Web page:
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Disney's penchant for lawsuits called "grumpy and mean-spirited." (Walt Disney Co.)

"You're in Hollywood now." No "fair deal" here is what the Walt Disney Company seems to have become famous for.

According to Spy magazine, two characters representative of Disney's 1990 ethos are "Attorney," the dwarf who thrives on litigation, and "Picky," the executive who browbeats writers, directors, producers and actors.

And in Newsweek: "Disney writes the book on being tough. They'll sue anybody and anything."

Reportedly, each year Disney initiates some 800 lawsuits and regulatory cases. Of these, 25 per cent are copyright and trademark related. "When it comes to intellectual property, you can't be too litigious," is how Disney's chairman, Michael D. Eisner, is quoted as saying in Barron's, which called Disney's executives "control freaks."

Meanwhile, in pursuit of achieving total control, Disney tried to sue three private children's centers in Florida, for decorating their walls with Disney's characters. (On the other hand, MCA gave the centers permission to use its characters.) A few months earlier, Disney sued the Academy of Motion Picture Arts and Sciences, over the unauthorized use of Snow White during the Oscar telecast.

As Barron's noted, "Disney has a reputation as a bare-knuckled litigator."

The irony is that Disney's recent reputation as a "Grumpy and meanspirited" company, has been built by trying control the image of characters like Cinderella, Pinocchio, Snow White, Little Red Riding Hood, Sleeping Beauty, Little Mermaid, etc., - all characters created before Disney by authors such as Charles Parrault (Cinderella, Sleeping Beauty, Little Red Riding Hood), Brothers Grimm (Snow White), Hans Christian Andersen (Little Mermaid), and others.

However, Dan Brenner, a professor at UCLA School of Law, pointed out that Disney might have copyrighted the costumes which are, therefore, entitled to protection.

Thus, on the one hand, Disney has to protect its image, and indeed, it is a very image-conscious company. On the other hand, it has to guard its interests. And, at times, as indicated by Brenner, Disney likes to send tough messages on principle. And, to apply that principle, Disney has 101 lawyers (99 in Burbank, CA, two in New York City) that, like their famous Dalmations, cover all of Disney's 13 or so divisions.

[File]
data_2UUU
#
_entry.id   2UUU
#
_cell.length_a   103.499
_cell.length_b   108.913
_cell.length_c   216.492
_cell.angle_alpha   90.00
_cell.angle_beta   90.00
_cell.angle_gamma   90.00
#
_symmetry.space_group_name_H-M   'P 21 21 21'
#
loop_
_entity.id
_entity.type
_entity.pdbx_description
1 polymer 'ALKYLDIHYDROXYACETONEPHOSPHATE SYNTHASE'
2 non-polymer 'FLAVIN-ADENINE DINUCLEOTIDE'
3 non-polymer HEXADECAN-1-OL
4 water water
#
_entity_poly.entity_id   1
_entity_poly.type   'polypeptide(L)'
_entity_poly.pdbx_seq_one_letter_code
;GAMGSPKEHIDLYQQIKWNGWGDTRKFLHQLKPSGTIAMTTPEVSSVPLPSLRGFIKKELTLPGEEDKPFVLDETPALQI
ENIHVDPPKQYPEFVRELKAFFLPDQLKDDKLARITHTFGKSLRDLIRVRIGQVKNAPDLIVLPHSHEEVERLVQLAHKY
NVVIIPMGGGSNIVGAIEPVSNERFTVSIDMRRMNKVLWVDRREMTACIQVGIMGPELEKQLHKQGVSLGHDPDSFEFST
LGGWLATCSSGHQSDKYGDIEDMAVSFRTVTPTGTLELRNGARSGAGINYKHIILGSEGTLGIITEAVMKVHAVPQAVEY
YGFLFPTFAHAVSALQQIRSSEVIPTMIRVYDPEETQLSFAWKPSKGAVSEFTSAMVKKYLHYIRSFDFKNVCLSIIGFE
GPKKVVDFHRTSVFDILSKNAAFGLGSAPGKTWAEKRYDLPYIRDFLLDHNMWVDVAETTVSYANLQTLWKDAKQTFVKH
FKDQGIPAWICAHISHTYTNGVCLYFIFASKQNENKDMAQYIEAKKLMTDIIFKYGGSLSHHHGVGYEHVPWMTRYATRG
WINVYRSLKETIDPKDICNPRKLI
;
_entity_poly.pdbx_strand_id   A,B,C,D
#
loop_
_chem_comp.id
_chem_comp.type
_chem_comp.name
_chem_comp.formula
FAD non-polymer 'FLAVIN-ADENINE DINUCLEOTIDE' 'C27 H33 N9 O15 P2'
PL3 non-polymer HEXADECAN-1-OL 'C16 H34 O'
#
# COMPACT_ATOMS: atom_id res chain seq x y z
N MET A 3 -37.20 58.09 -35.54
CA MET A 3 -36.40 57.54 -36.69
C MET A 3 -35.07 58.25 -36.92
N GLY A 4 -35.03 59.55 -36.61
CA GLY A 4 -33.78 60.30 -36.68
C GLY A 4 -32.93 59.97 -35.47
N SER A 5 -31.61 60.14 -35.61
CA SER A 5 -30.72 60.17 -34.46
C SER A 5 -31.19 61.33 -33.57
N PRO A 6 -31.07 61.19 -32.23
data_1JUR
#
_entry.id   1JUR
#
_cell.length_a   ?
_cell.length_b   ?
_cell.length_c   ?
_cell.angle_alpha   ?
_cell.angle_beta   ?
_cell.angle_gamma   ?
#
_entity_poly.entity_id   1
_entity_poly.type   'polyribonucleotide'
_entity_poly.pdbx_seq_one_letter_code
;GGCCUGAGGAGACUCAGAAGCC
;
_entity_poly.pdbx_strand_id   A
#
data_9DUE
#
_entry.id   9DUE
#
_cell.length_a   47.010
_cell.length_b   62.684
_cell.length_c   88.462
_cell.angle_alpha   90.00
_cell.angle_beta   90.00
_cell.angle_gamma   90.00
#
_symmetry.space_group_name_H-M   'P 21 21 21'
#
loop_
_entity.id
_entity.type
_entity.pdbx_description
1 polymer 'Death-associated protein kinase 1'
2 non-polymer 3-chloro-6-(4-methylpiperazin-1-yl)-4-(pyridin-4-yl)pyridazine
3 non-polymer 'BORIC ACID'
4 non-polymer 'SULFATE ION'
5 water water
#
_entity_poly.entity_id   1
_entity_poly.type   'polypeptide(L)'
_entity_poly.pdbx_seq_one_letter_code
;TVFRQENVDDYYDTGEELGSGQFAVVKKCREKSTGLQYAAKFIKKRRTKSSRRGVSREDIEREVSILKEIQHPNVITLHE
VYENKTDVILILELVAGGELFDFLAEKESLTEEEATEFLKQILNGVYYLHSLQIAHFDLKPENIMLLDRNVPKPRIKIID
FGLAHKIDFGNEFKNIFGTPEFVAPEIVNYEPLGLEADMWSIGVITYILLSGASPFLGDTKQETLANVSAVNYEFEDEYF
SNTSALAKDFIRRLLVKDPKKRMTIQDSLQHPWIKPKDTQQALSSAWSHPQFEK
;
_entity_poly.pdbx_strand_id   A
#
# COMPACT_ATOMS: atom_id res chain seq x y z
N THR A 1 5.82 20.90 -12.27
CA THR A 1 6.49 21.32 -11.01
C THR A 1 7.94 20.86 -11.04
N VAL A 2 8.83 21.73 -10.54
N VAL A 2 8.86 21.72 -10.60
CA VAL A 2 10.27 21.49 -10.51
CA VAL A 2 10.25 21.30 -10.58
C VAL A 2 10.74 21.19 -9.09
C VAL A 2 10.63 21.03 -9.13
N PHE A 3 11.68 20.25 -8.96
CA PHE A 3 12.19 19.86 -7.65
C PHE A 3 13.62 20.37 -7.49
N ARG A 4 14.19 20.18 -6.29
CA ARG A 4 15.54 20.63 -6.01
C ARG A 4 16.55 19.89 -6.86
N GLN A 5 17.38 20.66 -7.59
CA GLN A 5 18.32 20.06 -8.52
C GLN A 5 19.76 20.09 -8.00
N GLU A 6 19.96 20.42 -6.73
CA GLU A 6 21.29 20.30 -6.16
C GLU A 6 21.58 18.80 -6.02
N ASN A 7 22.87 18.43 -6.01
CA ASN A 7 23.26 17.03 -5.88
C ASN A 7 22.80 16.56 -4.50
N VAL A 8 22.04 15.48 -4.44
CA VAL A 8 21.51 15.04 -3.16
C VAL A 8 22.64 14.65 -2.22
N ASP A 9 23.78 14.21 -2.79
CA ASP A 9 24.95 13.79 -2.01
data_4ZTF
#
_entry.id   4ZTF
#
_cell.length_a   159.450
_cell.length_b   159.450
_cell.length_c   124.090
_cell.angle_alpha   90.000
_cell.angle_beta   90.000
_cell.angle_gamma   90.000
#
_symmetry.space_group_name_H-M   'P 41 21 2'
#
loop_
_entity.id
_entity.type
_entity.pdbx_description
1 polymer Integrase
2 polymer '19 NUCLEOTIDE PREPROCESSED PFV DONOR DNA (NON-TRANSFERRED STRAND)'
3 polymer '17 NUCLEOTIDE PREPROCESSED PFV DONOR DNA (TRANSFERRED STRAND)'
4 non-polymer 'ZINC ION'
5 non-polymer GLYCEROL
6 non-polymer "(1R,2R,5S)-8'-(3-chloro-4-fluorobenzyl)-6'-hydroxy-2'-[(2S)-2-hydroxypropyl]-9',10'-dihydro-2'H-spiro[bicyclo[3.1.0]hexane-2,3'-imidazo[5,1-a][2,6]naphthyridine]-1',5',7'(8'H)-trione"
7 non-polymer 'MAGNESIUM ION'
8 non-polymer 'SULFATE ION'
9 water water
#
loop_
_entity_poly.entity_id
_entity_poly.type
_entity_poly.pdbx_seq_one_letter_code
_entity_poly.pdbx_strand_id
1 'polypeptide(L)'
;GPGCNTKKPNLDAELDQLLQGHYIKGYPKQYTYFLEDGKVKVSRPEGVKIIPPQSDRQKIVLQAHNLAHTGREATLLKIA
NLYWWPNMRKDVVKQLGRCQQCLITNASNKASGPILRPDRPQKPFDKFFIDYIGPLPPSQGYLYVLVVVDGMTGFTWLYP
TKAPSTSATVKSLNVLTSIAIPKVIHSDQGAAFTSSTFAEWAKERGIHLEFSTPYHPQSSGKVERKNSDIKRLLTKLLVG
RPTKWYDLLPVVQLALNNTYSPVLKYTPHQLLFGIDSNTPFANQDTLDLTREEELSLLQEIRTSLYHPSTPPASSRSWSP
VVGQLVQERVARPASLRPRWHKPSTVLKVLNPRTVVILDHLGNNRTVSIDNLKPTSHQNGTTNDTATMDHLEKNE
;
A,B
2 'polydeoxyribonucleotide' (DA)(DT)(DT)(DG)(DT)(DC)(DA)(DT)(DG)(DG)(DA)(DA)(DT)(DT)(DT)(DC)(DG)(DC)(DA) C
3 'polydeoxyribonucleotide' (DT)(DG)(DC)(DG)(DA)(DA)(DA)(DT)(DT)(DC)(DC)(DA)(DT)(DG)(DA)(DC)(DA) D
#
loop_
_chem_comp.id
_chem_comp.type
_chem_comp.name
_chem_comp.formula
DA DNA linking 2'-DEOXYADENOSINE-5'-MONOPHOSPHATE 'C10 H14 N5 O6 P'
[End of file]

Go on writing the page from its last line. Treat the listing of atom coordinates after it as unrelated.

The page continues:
Such a large legal staff allows Disney not only to "terrorize" potential bootleggers, antagonists, competitors and business associates, but also to creatively leverage the fine points of the law to its advantage.

In Long Beach, CA, where Disney wants to build a sea resort, environmentalists charged that "Disney needs to make their project conform to the law, not the law conform to their project."

In Florida, Disney was able to take $57.7 million in local government funds for Disney World, when the money was to be allocated for low income housing.

Disney's "sheer corporate arrogance," as defined in a suit filed by Henson Associates, is also having repercussions in Europe, where the Disney Park in France is referred to by some as "a cultural Chernobyl."

Competitors are not immune from Disney's long legal arm. Last year, Disney sued Fox TV over children's programming, whose affiliates called the litigation "intimidation charges."

Business associates were put on notice, when Disney filed suit over the "defection" of David Kirkpatrick.

Disney's penchant for stretching the law is bringing on some unique lawsuits for the company, mostly related to rights infringement, like the one filed by Henson Associates when Disney began using the Henson characters without a license. This suit was settled with Disney paying for the rights. An independent screenwriter filed suit against Disney, saying that the Touchstone movie, Honey, I Shrank the Kids was based on his screenplay, The Formula, previously rejected by Disney.

The Motion Picture Industry Pension Plan sued Disney for "failing" to make residual payments on its animated feature films.

Recently, Peggy Lee won a $2.3 million award for her 1988 lawsuit against Disney, for a share of the profit from the sale of the 1955 animated film, Lady and the Tramp. The actress, now 70 and an invalid, co-wrote six songs, and provided voices for four of the film's characters. Similarly, Ilene Woods Shaughnessy, who provided the voice of Cinderella, sued Disney as well as Mary Costa, for her voice as the princess in Sleeping Beauty. They later settled.

Fortunately, the situation may soon change. The Los Angeles Times quoted a Disney executive: "We also know that we'd better change. It's been win-win for us for a long time. But it's time we introduced some compassion and sensitivity into the process." Explained Roy Disney, Walt's nephew and Disney's vice chairman, defined by Barron's as the one who carries the torch for the traditional Disney values: "As the company gets bigger, its easy for it to lose what we stand for."
COPYRIGHT 1991 TV Trade Media, Inc.
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Copyright 1991, Gale Group. All rights reserved. Gale Group is a Thomson Corporation Company.

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Publication:Video Age International
Date:Oct 1, 1991
Words:778
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